Which Employee Share Ownership Plan (ESOP) is right for your business?
One of the key aspects of implementing an ESOP is to ensure the ESOP matches the situation. Various types of plans can be used depending upon the design parameters, age of the business, number of people involved and the business outcomes you are looking for:
Option plans (tax deferral)
Standard option plan (market value exercise price options) taxed on income account and targeted at the tax deferral concession (for employees holding 10% or less).
The plan can be drafted so that the options constitute “indeterminate rights” so that employees holding more than 10% can obtain tax deferral.
Performance rights plan (tax deferral)
Standard performance rights plan taxed on income account and targeted at the tax deferral concession (for employees holding 10% or less).
The plan can be drafted so that the performance rights constitute “indeterminate rights” so that employees holding more than 10% can obtain tax deferral.
Option plans (start-up concession)
Standard option plan that qualifies for the start-up concession. The start-up concession allows for capital account treatment (with potential access to the 50% CGT discount concession) and tax deferral through to disposal of the shares received on exercise of the options.
The plan allows for employees to nominate an entity (such as a family discretionary trust) to hold the options which provides additional tax advantages.
$1,000 tax exempt plans
A share plan that allows for up to $1,000 of shares to be provided to certain employees (those with an adjusted taxable income of $180,000 or less) each year without tax being payable.
A loan plan involves the company making a limited recourse loan to an employee to enable the employee to buy shares in the company at market value.
There is no cash outflow from the company – the loan funds circle back to the company by way of subscription price for the shares.
The loan is generally interest-free and repayment of the principal may be funded partly or wholly through dividends paid by the company.
There are generally forfeiture conditions (such as cessation of employment within a particular time frame) which, if triggered, entitle the company to buyback the shares at their issue price.
A loan plan can be structured to have a similar economic effect to a grant of options (with a market value exercise price).
The benefit of a loan plan is that any gains on the shares are taxed on capital account (with potential access to the 50% CGT discount concession).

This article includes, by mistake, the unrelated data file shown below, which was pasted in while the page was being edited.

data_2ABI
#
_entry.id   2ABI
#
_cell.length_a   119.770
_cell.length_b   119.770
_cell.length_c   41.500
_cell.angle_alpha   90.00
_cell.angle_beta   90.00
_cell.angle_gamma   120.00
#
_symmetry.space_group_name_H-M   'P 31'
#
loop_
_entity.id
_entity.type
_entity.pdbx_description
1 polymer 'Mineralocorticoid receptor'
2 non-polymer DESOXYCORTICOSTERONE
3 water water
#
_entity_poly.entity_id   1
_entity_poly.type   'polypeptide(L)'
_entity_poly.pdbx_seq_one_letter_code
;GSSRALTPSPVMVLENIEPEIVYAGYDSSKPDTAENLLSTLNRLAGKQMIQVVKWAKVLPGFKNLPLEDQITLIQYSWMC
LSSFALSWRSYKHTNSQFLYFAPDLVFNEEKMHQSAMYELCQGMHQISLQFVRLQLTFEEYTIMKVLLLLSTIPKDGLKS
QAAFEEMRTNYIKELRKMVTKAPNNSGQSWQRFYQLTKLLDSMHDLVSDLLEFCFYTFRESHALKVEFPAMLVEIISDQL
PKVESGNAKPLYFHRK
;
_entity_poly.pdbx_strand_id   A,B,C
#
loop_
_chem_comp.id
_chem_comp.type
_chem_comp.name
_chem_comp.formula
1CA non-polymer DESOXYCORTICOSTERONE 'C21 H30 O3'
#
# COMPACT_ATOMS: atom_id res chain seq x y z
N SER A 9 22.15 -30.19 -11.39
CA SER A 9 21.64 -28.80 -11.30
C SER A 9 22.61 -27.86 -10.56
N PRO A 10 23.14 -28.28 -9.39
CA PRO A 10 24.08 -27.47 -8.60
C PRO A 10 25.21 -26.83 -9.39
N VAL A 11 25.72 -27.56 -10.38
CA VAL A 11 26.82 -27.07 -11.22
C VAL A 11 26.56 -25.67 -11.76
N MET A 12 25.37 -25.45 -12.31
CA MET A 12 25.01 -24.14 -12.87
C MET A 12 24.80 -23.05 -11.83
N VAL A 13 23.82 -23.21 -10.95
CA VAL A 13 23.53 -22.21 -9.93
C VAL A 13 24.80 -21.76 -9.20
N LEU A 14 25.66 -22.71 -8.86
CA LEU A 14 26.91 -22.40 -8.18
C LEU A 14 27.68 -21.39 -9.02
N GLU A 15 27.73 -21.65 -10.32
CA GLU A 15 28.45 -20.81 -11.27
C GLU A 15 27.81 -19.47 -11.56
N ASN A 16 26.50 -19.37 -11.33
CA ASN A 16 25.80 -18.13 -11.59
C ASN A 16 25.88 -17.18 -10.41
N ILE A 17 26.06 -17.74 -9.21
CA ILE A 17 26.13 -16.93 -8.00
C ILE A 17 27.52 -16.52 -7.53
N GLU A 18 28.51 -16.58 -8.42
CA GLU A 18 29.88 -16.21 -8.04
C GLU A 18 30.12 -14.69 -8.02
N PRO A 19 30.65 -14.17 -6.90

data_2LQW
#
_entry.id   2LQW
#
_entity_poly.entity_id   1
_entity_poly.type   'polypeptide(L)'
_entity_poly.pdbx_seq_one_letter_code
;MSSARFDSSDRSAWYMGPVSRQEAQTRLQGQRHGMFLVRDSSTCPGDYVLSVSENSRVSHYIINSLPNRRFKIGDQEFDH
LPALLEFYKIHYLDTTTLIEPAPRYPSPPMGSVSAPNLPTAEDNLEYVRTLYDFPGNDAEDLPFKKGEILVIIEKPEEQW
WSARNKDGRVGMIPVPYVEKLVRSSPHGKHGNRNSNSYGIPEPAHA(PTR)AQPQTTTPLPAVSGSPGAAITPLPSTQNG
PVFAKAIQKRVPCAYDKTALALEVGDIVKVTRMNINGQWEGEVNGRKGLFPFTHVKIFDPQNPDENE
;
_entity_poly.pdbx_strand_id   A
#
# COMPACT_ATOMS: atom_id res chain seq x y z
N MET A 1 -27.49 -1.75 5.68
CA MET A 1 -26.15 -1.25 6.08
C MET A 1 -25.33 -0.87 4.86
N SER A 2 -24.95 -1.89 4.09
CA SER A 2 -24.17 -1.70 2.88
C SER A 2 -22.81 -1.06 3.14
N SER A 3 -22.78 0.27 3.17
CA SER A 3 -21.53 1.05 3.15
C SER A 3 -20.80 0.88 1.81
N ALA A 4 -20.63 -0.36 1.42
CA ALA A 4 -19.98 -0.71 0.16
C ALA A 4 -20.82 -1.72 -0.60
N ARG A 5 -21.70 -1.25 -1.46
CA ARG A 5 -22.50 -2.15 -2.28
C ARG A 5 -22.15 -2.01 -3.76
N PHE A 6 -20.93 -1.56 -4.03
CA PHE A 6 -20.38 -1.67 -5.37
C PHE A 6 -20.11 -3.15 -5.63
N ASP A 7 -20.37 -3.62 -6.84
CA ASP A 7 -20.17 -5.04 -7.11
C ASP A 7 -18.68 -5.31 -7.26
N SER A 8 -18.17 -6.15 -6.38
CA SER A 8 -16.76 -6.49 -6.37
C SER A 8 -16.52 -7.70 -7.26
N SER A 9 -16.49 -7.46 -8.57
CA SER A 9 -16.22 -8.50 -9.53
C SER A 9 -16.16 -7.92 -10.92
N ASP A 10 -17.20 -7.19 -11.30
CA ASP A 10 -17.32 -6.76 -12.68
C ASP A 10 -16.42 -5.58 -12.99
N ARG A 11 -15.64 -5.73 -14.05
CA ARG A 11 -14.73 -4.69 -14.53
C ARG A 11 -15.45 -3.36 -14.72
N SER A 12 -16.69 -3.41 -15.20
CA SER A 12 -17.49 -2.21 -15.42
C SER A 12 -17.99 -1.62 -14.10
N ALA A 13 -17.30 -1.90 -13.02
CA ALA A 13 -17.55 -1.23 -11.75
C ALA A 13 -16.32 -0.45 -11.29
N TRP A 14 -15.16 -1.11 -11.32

Loan plans (and associated documentation) need to be drafted carefully to ensure there are no adverse FBT or Division 7A implications.
Premium-priced option plans
A standard option plan but with the exercise price of the options set at a premium to the current market value/price of a share.
If the exercise price is set at a sufficient premium to the current market value/price of a share, the options will have a nil value under the employee share scheme tax tables which means they will be taxed under the capital gains tax regime (with potential access to the 50% CGT discount concession) rather than on income account under the employee share scheme regime (Division 83A).
In terms of the premium required to produce a nil value, a premium of 100% will always produce a nil value, no matter the length of the exercise period. The shorter the exercise period, the lower the premium needs to be to produce a nil value.
The setting of the exercise price at a premium will diminish the returns to the employee. Therefore, premium-priced options tend to only be used by high-growth companies.
Flowering share plans
A flowering share plan involves the issue of a special class of shares to employees where certain rights attaching to the shares (such as voting rights and dividends rights etc) are “turned off” until the vesting conditions are met. Once the vesting conditions are met, the shares “flower” in the sense that the rights which were previously “turned off” come into existence.
Flowering shares are structured so that their value is nominal. The employee then pays that nominal market value for the shares meaning that the employee share scheme tax regime does not apply. The employee is taxed under the capital gains tax provisions (with potential access to the 50% CGT discount concession). If necessary, a loan can be provided by the company to the employee to enable the employee to purchase the shares – see the section above on loan plans).
Flowering share plans are complicated. As a result, they are generally only used for senior management. They are commonly used by private equity to incentives founders (and other key management) in investee companies who hold more than 10% of the shares in the company and therefore cannot access employee share scheme tax concessions (eg. the start-up concession or tax deferral).
It is possible to incorporate a number of the above plans into an “omnibus plan”.
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